N. Korea in­ter­ested in deal to halt nukes

The Washington Times Weekly - - World - By Ni­cholas Kralev

LON­DON — North Korea has ex­pressed in­ter­est in a U.S.-backed pro­posal that it sus­pend its nu­clear pro­gram and al­low U.N. in­spec­tors to ver­ify the sus­pen­sion as an ini­tial step to­ward dis­man­tling its nu­clear ca­pa­bil­i­ties, diplo­mats said Jan. 18.

Dur­ing three days of talks in Ber­lin that ended Jan. 18, North Korea’s chief ne­go­tia­tor, Kim Gyeg­wan, asked his U.S. coun­ter­part, Christo­pherR.Hill,whattheUnited States would be will­ing to do if the North turned off its nu­clear re­ac­tor. AU.S.re­sponse,ifany,was­not­made pub­lic.

North Korea’s for­eign min­istry on Jan. 19 called the Hill-Kim talks “sin­cere and pos­i­tive.”

In the up­beat as­sess­ment, the com­mu­nist state said the talks yielded “a cer­tain agree­ment,” but it­de­clined­toe­lab­o­ra­teon­then­ature of the di­a­logue.

The min­istry said the talks were held in a “sin­cere at­mos­phere.” Its com­ments ap­peared in a state­ment re­leased­bythe­coun­try’sof­fi­cialKorean Cen­tral News Agency.

Mr. Hill flew to South Korea to be­gin brief­ing other gov­ern­ments in­volved in talks with the North. He also plans to visit China and Ja­pan.

Sec­re­tary of State Con­doleezza Rice said the United States had not changed its pol­icy of re­fus­ing to ne­go­ti­ate di­rectly with North Korea over­nu­cle­ar­weapons,but­wastry­ing topre­pare­forthenex­tround­oftalks.

“Wearenot­goin­gout­side­the­six­party frame­work to bi­lat­er­al­ize our dis­cus­sions with the North Kore­ans,” Miss Rice said.

The­p­lan­was­first­p­re­sented­dur­ing six-na­tion talks in Bei­jing last month, which ended in dead­lock.

In Ber­lin last week, the North Kore­ans of­fered their own ideas about how it could be im­ple­mented, said diplo­mats who asked not to be named be­cause they were not au­tho­rized to speak about the closed­door ses­sions.

They also de­clined to share Mr. Hill’s re­sponse.

How­ever, Mr Hill dis­cussed the process of nor­mal­iz­ing re­la­tions with the North in a speech on Wed­nes­day.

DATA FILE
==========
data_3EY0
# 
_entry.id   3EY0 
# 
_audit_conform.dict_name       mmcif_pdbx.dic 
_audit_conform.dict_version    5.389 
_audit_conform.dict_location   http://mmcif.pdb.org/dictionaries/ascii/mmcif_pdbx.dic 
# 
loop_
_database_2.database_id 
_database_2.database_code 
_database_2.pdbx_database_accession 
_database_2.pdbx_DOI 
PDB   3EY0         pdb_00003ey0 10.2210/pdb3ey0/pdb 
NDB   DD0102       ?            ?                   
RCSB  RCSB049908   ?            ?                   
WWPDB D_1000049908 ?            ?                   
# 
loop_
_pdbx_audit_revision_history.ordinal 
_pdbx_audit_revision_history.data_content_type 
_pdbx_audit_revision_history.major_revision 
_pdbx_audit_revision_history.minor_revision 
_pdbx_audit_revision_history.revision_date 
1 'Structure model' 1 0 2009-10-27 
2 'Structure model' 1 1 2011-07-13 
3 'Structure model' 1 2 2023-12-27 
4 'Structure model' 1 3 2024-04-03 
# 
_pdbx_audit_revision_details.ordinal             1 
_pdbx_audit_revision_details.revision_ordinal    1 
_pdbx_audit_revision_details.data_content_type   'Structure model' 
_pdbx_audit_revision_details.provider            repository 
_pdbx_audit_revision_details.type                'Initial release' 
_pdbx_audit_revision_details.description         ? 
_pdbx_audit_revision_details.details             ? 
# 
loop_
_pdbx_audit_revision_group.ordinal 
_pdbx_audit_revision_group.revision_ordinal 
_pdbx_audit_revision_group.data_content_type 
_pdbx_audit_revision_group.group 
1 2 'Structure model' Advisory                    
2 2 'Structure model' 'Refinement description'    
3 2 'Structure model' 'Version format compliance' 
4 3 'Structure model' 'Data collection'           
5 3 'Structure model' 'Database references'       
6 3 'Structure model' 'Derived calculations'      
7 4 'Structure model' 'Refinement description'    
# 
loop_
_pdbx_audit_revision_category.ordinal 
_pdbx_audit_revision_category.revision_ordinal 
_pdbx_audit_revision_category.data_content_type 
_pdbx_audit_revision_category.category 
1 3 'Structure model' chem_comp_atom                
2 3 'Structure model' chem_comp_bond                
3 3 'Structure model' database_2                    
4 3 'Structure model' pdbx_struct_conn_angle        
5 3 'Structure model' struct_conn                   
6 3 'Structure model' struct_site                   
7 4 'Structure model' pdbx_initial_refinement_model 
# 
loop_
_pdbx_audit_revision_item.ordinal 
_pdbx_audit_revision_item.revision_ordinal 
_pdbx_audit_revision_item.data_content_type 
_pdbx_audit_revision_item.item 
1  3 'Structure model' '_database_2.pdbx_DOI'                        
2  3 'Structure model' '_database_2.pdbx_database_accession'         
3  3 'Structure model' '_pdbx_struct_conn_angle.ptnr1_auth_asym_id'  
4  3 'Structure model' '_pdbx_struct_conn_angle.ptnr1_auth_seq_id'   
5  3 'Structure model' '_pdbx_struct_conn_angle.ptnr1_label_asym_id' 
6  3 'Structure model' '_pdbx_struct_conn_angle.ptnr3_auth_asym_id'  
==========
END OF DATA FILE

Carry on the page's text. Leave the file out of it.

Full nor­mal­iza­tion of U.S.-North Kore­antieswasen­vi­sione­d­i­naSept. 19, 2005, joint state­ment by the six na­tions, once the North scrapped its nu­clear pro­grams.

Other par­tic­i­pants in the talks — Ja­pan,China,SouthKore­aandRus­sia — also of­fered po­lit­i­cal and eco­nomic ben­e­fits.

“We look for­ward re­ally to es­tab­lish­ing, con­sis­tent with our obli­ga­tions un­der the Septem­ber ‘05 agree­ment, a nor­mal re­la­tion­ship with North Korea,” Mr. Hill told the Amer­i­can Academy in Ber­lin.

“Ob­vi­ously, this is via a bi­lat­eral process,which­will­take­some­time,” he said. “But we are pre­pared to go on­tha­troadand­to­re­al­ly­of­fer­North Korea a hand as it moves along that road.”

Af­ter the De­cem­ber talks, South Kore­an­new­sout­let­sre­port­edthata pro­posal had been made by the United States that in­cluded an of­fer of writ­ten se­cu­rity guar­an­tees.

U.S.of­fi­cials­saidJan.18that­most ofthei­deas­came­fromChina,which hosted the ne­go­ti­a­tions.

“The Chi­nese re­ally are the ones who put for­ward ideas in the last round of the six-party talks, and part of what the North Kore­ans are re­spond­ing to [in Ber­lin] is that,” Miss Rice told re­porters trav­el­ing with her to Lon­don af­ter a five-day Mid­dle East tour.

When­the­p­ro­pos­al­was­first­made late last month, Mr. Kim re­fused to re­spond be­cause he did not have in­struc­tions­fromPy­ongyang.Oncehe re­ceivedthem,herequestedameet­ing with Mr. Hill, a U.S. of­fi­cial said.

In Ber­lin, Mr. Hill and Mr. Kim dis­cussed“cer­tain­step­sto­ward­dis­man­tling,” al­though the of­fi­cial in­sisted they would not amount to a “freeze,” a term used in a failed 1994 nu­clear deal known as the Agreed Frame­work.

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